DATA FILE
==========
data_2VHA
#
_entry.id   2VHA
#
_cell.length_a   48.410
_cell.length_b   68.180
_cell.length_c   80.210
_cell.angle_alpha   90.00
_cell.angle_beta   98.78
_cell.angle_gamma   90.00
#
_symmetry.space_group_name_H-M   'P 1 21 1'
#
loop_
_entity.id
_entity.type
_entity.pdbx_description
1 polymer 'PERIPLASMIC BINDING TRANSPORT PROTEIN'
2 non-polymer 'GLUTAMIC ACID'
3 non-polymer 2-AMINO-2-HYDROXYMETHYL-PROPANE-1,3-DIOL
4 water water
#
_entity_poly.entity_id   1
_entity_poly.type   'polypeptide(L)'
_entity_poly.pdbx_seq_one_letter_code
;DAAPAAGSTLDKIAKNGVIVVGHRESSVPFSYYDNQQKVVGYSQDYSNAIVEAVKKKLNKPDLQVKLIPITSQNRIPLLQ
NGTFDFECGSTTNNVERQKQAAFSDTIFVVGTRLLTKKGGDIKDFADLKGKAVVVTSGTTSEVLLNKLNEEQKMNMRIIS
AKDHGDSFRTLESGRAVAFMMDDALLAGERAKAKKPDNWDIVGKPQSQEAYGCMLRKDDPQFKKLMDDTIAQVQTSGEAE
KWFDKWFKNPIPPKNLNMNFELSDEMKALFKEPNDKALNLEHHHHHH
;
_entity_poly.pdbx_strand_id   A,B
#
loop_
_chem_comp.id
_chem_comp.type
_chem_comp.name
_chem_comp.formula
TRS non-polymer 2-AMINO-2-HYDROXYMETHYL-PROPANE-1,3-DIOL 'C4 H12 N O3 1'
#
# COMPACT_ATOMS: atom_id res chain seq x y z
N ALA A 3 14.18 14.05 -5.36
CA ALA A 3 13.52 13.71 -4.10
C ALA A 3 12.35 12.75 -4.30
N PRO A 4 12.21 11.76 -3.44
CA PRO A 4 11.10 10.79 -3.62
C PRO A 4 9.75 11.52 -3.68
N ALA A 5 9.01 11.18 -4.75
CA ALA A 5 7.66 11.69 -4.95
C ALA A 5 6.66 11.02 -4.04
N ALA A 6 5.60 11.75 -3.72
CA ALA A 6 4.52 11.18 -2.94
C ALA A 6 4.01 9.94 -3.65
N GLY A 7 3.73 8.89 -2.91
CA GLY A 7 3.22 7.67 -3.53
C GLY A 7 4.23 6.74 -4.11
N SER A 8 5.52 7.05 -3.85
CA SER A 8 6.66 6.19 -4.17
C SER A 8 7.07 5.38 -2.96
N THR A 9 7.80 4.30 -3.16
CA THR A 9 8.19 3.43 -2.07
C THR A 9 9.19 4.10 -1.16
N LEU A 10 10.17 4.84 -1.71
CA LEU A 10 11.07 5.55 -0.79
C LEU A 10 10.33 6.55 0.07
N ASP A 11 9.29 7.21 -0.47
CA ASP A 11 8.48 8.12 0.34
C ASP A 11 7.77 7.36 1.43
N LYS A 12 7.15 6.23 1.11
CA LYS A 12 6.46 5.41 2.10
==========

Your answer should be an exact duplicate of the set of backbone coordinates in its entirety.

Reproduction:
data_2VHA
#
_entry.id   2VHA
#
_cell.length_a   48.410
_cell.length_b   68.180
_cell.length_c   80.210
_cell.angle_alpha   90.00
_cell.angle_beta   98.78
_cell.angle_gamma   90.00
#
_symmetry.space_group_name_H-M   'P 1 21 1'
#
loop_
_entity.id
_entity.type
_entity.pdbx_description
1 polymer 'PERIPLASMIC BINDING TRANSPORT PROTEIN'
2 non-polymer 'GLUTAMIC ACID'
3 non-polymer 2-AMINO-2-HYDROXYMETHYL-PROPANE-1,3-DIOL
4 water water
#
_entity_poly.entity_id   1
_entity_poly.type   'polypeptide(L)'
_entity_poly.pdbx_seq_one_letter_code
;DAAPAAGSTLDKIAKNGVIVVGHRESSVPFSYYDNQQKVVGYSQDYSNAIVEAVKKKLNKPDLQVKLIPITSQNRIPLLQ
NGTFDFECGSTTNNVERQKQAAFSDTIFVVGTRLLTKKGGDIKDFADLKGKAVVVTSGTTSEVLLNKLNEEQKMNMRIIS
AKDHGDSFRTLESGRAVAFMMDDALLAGERAKAKKPDNWDIVGKPQSQEAYGCMLRKDDPQFKKLMDDTIAQVQTSGEAE
KWFDKWFKNPIPPKNLNMNFELSDEMKALFKEPNDKALNLEHHHHHH
;
_entity_poly.pdbx_strand_id   A,B
#
loop_
_chem_comp.id
_chem_comp.type
_chem_comp.name
_chem_comp.formula
TRS non-polymer 2-AMINO-2-HYDROXYMETHYL-PROPANE-1,3-DIOL 'C4 H12 N O3 1'
#
# COMPACT_ATOMS: atom_id res chain seq x y z
N ALA A 3 14.18 14.05 -5.36
CA ALA A 3 13.52 13.71 -4.10
C ALA A 3 12.35 12.75 -4.30
N PRO A 4 12.21 11.76 -3.44
CA PRO A 4 11.10 10.79 -3.62
C PRO A 4 9.75 11.52 -3.68
N ALA A 5 9.01 11.18 -4.75
CA ALA A 5 7.66 11.69 -4.95
C ALA A 5 6.66 11.02 -4.04
N ALA A 6 5.60 11.75 -3.72
CA ALA A 6 4.52 11.18 -2.94
C ALA A 6 4.01 9.94 -3.65
N GLY A 7 3.73 8.89 -2.91
CA GLY A 7 3.22 7.67 -3.53
C GLY A 7 4.23 6.74 -4.11
N SER A 8 5.52 7.05 -3.85
CA SER A 8 6.66 6.19 -4.17
C SER A 8 7.07 5.38 -2.96
N THR A 9 7.80 4.30 -3.16
CA THR A 9 8.19 3.43 -2.07
C THR A 9 9.19 4.10 -1.16
N LEU A 10 10.17 4.84 -1.71
CA LEU A 10 11.07 5.55 -0.79
C LEU A 10 10.33 6.55 0.07
N ASP A 11 9.29 7.21 -0.47
CA ASP A 11 8.48 8.12 0.34
C ASP A 11 7.77 7.36 1.43
N LYS A 12 7.15 6.23 1.11
CA LYS A 12 6.46 5.41 2.10